Ryan Halligan was just thirteen years old when he took his own life. It was only after his death that his father began to understand the depth of the terror Ryan lived through every day online. He started reading through his son’s instant messages and discovered how cruel kids can be to each other. At the height of the harassment, even kids who didn’t know Ryan were getting in on the bullying.
Is Your Child Being Bullied Online?
At this point you may be asking yourself, Is one of my children the victim of cyberbullying right now? That’s a fair question, especially if you’ve never had this kind of conversation with your kids.
When we were growing up, most of the boys could quickly figure out who the ‘tough guys’ were. We had to decide either to stand and fight or find creative ways to avoid these guys. The same held true on the other side of the playground, as the ‘mean girls’ would rule their part of the school with cunning, conniving, and catty behavior.
Today, the cyberbully strikes in many of the same ways that the traditional school thug used to, with one major difference. The cyberbully can attack you even when you’re not around. In fact, you may not even know whether or not you’re being attacked. All it takes is one text message insinuating an embarrassing revelation about someone (for example, ‘Dude, Jeff told me he’s gay!), and that message will be posted and pushed to literally thousands of Internet and cell phone users in a matter of seconds.
How to Protect Your Kids from Cyberbullies
1. Caution them not to engage with or retaliate against a cyberbully.
2. Have them save any email or instant message communication they’ve had with the bully. Should the bullying lead to a criminal action, your records will prove most helpful to the law enforcement officials assigned to your child’s case.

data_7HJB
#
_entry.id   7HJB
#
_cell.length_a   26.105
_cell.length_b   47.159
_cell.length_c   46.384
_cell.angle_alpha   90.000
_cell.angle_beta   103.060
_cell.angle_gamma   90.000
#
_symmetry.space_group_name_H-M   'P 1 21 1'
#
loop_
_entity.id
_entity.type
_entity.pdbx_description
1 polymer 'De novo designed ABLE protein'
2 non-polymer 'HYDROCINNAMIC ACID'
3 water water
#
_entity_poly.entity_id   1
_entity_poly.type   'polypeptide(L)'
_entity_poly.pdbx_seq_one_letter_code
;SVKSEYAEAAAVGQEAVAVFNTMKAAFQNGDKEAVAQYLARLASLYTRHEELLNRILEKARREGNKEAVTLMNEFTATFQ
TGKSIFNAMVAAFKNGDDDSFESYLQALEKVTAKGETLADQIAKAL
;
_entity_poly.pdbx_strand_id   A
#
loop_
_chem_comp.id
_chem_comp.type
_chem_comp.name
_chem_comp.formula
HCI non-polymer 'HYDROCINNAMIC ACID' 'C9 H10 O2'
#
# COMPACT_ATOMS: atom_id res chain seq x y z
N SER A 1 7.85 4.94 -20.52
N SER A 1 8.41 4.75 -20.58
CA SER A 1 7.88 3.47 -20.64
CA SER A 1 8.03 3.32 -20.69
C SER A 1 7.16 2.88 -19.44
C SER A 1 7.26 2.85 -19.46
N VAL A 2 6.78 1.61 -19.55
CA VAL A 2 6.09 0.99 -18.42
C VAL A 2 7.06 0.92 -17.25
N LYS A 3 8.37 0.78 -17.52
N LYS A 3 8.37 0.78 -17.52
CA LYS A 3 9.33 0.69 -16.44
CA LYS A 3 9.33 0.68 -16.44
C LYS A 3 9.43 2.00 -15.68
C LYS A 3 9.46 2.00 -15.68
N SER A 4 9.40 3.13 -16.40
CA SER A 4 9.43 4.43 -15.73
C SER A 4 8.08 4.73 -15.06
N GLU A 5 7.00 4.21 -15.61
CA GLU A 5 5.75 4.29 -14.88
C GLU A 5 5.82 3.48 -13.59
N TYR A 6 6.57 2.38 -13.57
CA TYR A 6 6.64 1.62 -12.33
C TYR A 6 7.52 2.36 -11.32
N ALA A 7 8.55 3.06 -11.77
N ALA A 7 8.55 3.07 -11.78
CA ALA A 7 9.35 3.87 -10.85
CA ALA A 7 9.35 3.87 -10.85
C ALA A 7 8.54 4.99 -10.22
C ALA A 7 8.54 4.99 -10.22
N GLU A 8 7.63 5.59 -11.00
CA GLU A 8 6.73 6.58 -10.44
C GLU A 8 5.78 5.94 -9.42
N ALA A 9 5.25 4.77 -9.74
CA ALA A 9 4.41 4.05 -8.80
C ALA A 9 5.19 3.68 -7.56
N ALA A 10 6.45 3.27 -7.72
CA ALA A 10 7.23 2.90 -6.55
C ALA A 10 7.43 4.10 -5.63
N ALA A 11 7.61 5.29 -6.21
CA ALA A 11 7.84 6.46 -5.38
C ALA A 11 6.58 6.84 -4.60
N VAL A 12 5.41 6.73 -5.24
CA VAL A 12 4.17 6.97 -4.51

3. Teach them to recognize flame mail when they see it. (Some bullies will try to bait their victims into trying to defend themselves against false accusations. Let your kids know they don’t need to take the bait. Do not respond but save and file. )
4. Encourage them to become observers of bullying tactics. The passive aggressive behavior of cyberbullying makes it a challenge to patrol. Sometimes it involves something as seemingly harmless as a child’s away message on instant message that makes a veiled derogatory reference to a fellow classmate or a former friend. Oftentimes, these exchanges go back and forth for a couple of hours or days, and then blow over. But when they don’t, your child may be dealing with a cyberbully.
5. Believe them when they say they’re being bullied online. Assure them that you’ll walk through each step of the process with them to end the attacks. Most adolescent kids usually fall into two categories when it comes to how they think their parents view them: they either think their parents don’t care about them, or they figure that their parents can’t possibly relate to what their going through. But even mature adults find it difficult when they’re bullied and harassed themselves. Showing your kids your own vulnerability in this area will give them a deeper sense of connection with you as you walk through this situation together.
These are just a few examples of how you can begin to Internet Protect Your Kids. If you found this information helpful, please see explore the full content of the book Internet Protect Your Kids.